Let's say a Christian grew up in a non-Baptist Reformed church and was baptized as an infant. This Christian went through a catechism and confirmation during his youth (12-15 yr. old) and in the process came to a personal conviction and personal decision to make Christ his Lord and Savior. The pastor (the catechist) knew this and because of that he decided that the candidate is ready for confirmation. In the confirmation ceremony he declared his faith in the Lord Jesus Christ publicly to the congregation and by that ceremony became a full member of the church and was allowed to take communion. (See this answer for the meaning of Confirmation for a pedobaptist Reformed church).
This Christian now goes to another church, a Baptist church that practices adult full immersion, which also holds the same Reformed theology apart from baptism. Knowing the personal history of this Christian, what is the typical Reformed Baptist church policy on this?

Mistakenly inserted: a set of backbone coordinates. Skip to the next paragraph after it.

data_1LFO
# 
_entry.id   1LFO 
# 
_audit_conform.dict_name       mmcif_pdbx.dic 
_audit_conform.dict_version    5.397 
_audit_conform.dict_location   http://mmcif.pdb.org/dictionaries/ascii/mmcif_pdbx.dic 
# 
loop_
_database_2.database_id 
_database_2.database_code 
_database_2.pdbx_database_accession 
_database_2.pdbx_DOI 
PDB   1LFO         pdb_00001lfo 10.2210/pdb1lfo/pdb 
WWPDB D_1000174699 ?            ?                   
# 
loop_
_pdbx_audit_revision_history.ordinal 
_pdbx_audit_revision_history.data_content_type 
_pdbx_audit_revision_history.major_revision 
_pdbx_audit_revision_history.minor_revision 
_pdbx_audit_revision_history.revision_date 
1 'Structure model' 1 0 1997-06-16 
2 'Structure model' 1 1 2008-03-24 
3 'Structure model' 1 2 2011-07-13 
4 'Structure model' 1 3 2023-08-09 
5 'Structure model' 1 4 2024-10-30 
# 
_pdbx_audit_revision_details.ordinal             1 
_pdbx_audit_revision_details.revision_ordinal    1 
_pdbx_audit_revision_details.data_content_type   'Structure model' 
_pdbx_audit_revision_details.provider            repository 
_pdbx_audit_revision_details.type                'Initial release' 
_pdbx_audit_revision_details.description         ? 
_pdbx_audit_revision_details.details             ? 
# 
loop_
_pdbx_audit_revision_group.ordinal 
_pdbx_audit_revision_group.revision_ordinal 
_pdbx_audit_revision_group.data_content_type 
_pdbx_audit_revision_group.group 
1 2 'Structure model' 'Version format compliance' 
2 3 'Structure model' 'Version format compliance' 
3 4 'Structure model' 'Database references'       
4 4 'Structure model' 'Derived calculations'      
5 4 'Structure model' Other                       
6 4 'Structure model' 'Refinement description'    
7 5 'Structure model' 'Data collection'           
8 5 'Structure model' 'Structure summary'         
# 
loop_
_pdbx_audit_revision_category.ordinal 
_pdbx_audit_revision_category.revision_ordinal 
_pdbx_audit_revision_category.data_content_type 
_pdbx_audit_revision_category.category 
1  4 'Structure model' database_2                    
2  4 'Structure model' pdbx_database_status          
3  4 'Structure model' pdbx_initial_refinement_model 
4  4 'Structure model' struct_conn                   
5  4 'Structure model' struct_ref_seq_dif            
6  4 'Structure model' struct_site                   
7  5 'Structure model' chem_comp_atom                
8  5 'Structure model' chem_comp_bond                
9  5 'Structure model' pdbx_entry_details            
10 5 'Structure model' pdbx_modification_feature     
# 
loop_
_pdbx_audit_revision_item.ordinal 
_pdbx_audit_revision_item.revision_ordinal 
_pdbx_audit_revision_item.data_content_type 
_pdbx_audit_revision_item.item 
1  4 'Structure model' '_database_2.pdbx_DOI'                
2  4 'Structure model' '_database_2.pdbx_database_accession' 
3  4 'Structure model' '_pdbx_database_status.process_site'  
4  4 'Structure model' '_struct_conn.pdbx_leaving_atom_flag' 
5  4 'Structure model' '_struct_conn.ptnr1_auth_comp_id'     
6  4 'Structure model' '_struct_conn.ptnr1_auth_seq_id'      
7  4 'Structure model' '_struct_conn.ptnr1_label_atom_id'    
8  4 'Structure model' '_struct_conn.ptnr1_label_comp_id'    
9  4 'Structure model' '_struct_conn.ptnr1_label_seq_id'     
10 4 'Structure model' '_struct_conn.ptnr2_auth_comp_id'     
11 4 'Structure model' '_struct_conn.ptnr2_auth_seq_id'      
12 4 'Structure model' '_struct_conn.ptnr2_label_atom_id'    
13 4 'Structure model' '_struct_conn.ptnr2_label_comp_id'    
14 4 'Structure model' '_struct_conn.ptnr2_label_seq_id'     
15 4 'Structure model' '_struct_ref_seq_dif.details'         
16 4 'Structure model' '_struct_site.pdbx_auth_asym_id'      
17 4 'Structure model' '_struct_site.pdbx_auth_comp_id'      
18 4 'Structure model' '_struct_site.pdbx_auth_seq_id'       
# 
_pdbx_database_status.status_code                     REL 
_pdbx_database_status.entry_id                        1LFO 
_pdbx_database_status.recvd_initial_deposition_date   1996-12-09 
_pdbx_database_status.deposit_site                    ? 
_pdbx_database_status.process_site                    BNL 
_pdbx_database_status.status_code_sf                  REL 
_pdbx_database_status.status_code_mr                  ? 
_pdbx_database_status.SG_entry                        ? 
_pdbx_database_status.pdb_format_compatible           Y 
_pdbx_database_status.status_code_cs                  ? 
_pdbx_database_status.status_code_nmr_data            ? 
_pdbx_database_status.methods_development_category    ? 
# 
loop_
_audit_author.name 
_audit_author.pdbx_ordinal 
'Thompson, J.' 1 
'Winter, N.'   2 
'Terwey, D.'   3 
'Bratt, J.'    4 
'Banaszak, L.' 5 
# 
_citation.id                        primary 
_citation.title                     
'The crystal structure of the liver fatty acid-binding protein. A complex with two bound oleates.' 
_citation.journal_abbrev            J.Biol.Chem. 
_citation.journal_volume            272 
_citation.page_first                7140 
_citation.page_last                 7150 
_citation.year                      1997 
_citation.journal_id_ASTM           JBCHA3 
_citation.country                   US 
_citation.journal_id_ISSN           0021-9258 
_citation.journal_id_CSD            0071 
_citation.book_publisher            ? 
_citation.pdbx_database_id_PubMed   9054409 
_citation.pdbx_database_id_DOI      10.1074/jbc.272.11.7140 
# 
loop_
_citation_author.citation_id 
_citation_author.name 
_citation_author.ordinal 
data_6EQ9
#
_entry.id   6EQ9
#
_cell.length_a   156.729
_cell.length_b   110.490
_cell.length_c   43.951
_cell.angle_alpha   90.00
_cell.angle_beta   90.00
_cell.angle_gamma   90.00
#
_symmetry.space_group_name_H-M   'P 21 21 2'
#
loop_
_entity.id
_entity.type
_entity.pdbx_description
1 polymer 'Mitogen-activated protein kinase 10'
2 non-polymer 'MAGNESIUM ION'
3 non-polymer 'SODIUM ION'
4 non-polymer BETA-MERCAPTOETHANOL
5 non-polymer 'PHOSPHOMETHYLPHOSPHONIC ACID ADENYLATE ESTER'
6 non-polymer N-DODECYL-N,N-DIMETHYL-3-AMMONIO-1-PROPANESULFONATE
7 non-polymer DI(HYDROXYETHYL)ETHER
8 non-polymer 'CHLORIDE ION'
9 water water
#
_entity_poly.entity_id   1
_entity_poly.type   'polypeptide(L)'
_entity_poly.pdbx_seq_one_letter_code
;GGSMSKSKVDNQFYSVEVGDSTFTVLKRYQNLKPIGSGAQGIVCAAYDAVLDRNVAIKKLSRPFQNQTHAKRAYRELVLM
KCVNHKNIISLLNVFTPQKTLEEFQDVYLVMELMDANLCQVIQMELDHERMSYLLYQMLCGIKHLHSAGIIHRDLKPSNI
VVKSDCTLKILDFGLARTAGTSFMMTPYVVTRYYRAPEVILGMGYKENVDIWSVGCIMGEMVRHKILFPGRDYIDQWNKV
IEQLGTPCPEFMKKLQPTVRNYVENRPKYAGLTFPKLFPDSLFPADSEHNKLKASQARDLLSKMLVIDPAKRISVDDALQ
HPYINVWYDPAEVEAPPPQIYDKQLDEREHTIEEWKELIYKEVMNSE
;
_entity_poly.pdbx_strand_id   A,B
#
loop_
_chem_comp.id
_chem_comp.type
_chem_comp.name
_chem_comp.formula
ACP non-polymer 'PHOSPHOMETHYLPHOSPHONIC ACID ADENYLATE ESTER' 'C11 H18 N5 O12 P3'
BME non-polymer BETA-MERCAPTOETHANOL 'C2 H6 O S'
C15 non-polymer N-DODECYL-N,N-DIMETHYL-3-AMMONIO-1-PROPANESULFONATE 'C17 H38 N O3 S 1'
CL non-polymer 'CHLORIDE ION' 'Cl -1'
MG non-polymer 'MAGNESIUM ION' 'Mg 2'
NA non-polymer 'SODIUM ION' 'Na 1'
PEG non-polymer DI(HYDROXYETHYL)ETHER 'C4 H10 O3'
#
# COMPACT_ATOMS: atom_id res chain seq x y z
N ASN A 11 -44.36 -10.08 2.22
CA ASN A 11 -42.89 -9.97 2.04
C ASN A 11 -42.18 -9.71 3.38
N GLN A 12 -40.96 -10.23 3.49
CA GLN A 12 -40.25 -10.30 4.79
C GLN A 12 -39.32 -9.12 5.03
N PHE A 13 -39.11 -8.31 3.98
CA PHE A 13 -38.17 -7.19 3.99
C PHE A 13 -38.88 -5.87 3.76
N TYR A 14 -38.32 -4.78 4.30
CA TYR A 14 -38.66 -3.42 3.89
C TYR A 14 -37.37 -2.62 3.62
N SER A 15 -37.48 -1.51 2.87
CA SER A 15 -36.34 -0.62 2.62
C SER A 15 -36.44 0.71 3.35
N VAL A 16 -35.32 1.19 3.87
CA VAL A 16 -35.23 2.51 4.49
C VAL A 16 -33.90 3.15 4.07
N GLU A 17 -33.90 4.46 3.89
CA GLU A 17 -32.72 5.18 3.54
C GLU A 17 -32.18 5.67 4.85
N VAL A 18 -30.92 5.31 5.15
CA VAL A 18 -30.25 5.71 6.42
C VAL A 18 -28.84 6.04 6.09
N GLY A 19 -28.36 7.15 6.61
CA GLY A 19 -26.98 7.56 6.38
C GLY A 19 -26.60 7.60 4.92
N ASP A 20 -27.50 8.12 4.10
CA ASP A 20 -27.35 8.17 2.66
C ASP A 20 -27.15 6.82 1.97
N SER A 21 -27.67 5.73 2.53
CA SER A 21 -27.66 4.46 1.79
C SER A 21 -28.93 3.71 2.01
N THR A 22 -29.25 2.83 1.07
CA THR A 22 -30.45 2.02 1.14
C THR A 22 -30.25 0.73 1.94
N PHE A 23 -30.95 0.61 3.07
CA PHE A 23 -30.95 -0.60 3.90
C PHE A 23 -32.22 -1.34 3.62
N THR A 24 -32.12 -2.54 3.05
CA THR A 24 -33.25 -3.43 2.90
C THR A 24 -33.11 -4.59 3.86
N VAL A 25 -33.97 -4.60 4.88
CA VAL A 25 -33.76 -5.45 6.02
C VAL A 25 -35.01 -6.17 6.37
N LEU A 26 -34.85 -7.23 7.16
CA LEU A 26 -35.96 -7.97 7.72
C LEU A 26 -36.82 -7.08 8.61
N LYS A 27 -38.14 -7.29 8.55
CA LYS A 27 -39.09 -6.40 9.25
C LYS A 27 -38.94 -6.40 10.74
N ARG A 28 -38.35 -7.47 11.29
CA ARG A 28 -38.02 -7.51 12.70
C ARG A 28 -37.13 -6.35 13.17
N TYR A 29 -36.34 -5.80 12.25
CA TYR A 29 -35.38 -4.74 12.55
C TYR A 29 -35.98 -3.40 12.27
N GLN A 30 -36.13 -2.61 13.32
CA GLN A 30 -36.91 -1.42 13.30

I can think of a few options:
- Ignore the infant baptism and the confirmation completely, and treat this person like other baptism candidates
- Consider the infant baptism invalid since an infant cannot make a conscious declaration of faith, so have him re-baptized
- Do not require adult baptism, but require the person to do the remaining important element, such as making a public confession and taking a class (to update the theology) so he can then become an elder later
- Recognize the combination of Infant baptism + Confirmation ceremony to be equivalent to adult baptism since all the elements (baptism using Trinitarian formula, declaration of faith, public announcement, admittance to membership + communion) were believed and performed within the same Reformed theology framework.
In implementing the policy, can you also give an overview of pastoral approaches in Baptist churches for people who fit the case study above, i.e. were baptized as infants, catechized, confirmed, and became member of a pedobaptist Reformed church?